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Re: Understanding how HPAC draft-02 works

From: Roberto Peon <grmocg@gmail.com>
Date: Sat, 24 Aug 2013 03:06:04 -0700
Message-ID: <CAP+FsNeiwOi8c6_uRLQF_HDo4ROsY13qQ+DMjNeHw5aMTz3arA@mail.gmail.com>
To: Tatsuhiro Tsujikawa <tatsuhiro.t@gmail.com>
Cc: "ietf-http-wg@w3.org" <ietf-http-wg@w3.org>
Correct, which is why emitting references first is an easy optimization :)

You should take a look at the pseudo-code here:
http://tools.ietf.org/html/draft-rpeon-httpbis-header-compression-03#section-10
This is for the delta2 encoding scheme, which is a little different, but
the approach to dealing with this issue is in there, and is not so bad.

The question of on-the-wire-size is a fun one. I believe that what is
currently in the draft will result in smaller on-the-wire sized stuff
because most of the time the things you'd reference should not be expired
from the state (given the analysis of distance-to-referenced-index I posted
some time back).

I suspect the trickiest bit will be dealing with any required-ordering for
certain headers which might require it (and which will require doing fun
things with references).
-=R


On Sat, Aug 24, 2013 at 12:07 AM, Tatsuhiro Tsujikawa <tatsuhiro.t@gmail.com
> wrote:

>
>
>
> On Sat, Aug 24, 2013 at 6:06 AM, Roberto Peon <grmocg@gmail.com> wrote:
>
>> Any removal from the state set requires that anything that pointed to it
>> be removed (else you'd segv or equivalent).
>> Thus, substitution or expiry always requires the corresponding
>> reference-set entry to be removed.
>>
>>
> Thank you for clarifying that. I submitted the issue for this in the
> github.
>
>
>> Your sentence: "But to
>> handle common header gracefully with eviction, when the entry in
>> the header table is removed from the header table due to the
>> eviction or substitution, if the entry is in the reference set
>> and it is not emitted in the current header processing, emit the
>> entry on the removal."
>>
>> is thus partially correct.
>>
>> The entry should be removed, but not emitted-- the draft currently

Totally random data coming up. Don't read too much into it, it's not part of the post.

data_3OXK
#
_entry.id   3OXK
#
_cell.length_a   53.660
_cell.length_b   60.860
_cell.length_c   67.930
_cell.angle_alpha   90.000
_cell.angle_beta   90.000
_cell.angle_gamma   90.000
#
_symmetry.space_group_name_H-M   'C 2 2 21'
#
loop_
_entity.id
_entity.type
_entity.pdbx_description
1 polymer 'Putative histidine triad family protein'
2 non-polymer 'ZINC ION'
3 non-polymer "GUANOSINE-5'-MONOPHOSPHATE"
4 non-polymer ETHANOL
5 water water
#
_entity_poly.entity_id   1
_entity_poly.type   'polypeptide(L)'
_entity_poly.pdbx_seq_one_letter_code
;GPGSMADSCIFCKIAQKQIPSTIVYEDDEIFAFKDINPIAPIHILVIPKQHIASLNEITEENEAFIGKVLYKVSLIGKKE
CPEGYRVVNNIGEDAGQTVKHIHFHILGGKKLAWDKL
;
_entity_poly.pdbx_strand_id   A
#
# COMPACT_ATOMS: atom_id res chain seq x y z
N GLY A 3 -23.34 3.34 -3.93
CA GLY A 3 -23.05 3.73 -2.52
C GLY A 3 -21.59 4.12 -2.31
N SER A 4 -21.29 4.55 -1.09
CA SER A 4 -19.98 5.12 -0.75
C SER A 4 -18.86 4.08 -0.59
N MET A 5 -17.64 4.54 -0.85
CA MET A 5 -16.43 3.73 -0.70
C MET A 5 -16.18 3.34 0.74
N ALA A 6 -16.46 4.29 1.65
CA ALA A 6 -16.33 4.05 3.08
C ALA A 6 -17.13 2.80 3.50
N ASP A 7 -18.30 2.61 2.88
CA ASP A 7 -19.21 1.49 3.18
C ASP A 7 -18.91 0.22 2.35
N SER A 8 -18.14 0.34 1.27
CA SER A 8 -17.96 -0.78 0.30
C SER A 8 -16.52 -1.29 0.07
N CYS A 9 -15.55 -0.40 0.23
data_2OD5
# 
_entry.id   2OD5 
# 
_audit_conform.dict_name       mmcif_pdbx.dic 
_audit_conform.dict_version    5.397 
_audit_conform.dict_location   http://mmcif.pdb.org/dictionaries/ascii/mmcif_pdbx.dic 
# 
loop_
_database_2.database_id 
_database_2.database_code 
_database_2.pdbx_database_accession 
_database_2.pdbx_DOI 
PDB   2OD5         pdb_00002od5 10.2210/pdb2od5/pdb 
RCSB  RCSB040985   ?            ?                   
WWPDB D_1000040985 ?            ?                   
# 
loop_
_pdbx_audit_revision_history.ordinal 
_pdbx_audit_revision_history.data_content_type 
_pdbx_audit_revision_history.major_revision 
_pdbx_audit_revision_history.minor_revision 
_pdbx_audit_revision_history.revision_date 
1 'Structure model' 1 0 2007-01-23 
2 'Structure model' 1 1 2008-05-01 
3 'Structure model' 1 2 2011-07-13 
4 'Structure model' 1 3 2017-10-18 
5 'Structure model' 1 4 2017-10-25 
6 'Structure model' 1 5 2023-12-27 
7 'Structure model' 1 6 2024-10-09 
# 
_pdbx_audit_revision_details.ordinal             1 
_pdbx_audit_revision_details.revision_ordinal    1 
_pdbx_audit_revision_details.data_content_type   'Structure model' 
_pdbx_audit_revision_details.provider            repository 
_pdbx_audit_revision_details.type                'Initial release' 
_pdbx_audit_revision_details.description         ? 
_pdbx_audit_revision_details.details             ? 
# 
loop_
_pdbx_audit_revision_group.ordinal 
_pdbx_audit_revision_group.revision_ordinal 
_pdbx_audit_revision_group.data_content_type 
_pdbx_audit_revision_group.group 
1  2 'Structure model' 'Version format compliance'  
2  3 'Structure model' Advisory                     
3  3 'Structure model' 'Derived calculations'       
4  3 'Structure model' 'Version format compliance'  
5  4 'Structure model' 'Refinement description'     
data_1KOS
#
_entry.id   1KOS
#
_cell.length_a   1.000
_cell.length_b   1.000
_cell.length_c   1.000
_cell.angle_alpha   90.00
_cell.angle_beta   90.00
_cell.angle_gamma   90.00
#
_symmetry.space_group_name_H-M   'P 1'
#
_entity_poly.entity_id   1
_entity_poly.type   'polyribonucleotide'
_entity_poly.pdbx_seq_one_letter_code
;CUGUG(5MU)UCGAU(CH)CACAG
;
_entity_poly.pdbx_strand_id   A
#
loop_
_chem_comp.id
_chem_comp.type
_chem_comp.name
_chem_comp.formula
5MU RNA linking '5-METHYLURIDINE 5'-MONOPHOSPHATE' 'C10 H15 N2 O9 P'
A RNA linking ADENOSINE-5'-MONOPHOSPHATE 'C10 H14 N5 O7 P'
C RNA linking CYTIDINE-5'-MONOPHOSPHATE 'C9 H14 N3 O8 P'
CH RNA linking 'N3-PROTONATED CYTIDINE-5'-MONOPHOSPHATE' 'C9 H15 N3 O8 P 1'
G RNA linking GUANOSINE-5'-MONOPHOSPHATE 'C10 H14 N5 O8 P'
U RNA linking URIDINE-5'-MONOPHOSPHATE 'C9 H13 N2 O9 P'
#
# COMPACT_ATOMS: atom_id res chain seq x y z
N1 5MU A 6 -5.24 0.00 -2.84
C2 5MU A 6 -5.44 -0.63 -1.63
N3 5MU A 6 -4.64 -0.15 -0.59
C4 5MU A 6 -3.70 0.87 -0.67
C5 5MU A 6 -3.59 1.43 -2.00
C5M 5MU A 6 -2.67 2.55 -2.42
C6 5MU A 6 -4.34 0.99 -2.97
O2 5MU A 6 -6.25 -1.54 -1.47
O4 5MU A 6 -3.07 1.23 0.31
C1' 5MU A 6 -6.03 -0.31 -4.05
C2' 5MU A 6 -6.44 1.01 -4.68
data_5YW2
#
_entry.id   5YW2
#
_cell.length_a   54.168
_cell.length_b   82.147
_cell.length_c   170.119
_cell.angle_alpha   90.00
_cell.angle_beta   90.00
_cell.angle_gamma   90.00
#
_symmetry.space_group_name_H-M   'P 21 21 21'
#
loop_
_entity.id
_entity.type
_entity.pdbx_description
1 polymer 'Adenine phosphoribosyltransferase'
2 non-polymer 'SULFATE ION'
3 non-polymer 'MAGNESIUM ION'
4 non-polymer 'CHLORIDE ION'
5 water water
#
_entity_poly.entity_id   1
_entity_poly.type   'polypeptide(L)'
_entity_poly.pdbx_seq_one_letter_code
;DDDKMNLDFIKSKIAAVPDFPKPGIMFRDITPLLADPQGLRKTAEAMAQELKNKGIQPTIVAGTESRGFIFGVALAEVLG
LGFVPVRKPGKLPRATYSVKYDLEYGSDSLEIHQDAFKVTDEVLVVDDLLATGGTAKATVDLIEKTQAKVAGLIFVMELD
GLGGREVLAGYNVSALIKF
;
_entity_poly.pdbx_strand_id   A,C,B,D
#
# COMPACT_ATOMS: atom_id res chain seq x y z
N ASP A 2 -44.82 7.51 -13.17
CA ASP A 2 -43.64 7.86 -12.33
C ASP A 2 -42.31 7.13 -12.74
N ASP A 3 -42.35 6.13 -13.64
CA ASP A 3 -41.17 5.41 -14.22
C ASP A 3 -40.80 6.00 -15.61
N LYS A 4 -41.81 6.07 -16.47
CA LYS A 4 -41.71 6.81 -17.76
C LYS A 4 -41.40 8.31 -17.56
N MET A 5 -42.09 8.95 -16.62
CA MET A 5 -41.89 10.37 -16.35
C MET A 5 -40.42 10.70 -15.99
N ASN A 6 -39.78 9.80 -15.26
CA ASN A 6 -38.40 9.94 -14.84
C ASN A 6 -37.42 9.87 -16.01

>> specifies emitting things only when:
>>
>>    - The entry is indexed, and is not present in the reference set
>>    - A new entry is added
>>    - The entry is in the reference set after all operations have been
>>    processed AND it hasn't been emitted.
>>
>>
>>
> The problem here is that the we have to track the common headers removal
> in anyway (either decoder or encoder).
>
> For example, if we have header table like this:
>
> #0 alpha, bravo
> #1 charlie, delta,
> #2 ...
> and so on
>
> And #0 is in the reference set.
>
> Now encoder starts encoding the following header set:
>
> alpha, bravo
> echo, foxtrot
>
> If the name/value pairs in header set is processed this order,
> alpha,bravo is in the reference set, so it is "common header" and nothing
> encoded. Next, encoder somehow decided to encode echo,foxtrot as literal
> and
> added to the header table but it turned out that removes alpha,bravo from
> the
> header table.
> As a result, the header block only includes echo,foxtrot as literal block.
> If decoder does not emit the alpha,bravo on the removal, it will only emit
> echo,foxtrot.
> But if emission on the removal is not the intention of the draft, we can
> do the
> similar thing in the encoder side. Instead of emitting common header on
> the removal on the decoder side, encode common header on removal on
> the encoder side (which brings back to the entry to the header table and
> reference set). The downside is the bytes on the wire will be potentially
> increased because we have to do literal for the value anyway. Also encoding
> of the common header will cause eviction of the another common header.
>
> So for the next interop testing, the which strategy is a way to go?
>
>
>> Much of the algorithm you define seems reasonable to me (there are a few
>> optimizations, but who cares right now? :) ).
>>
>>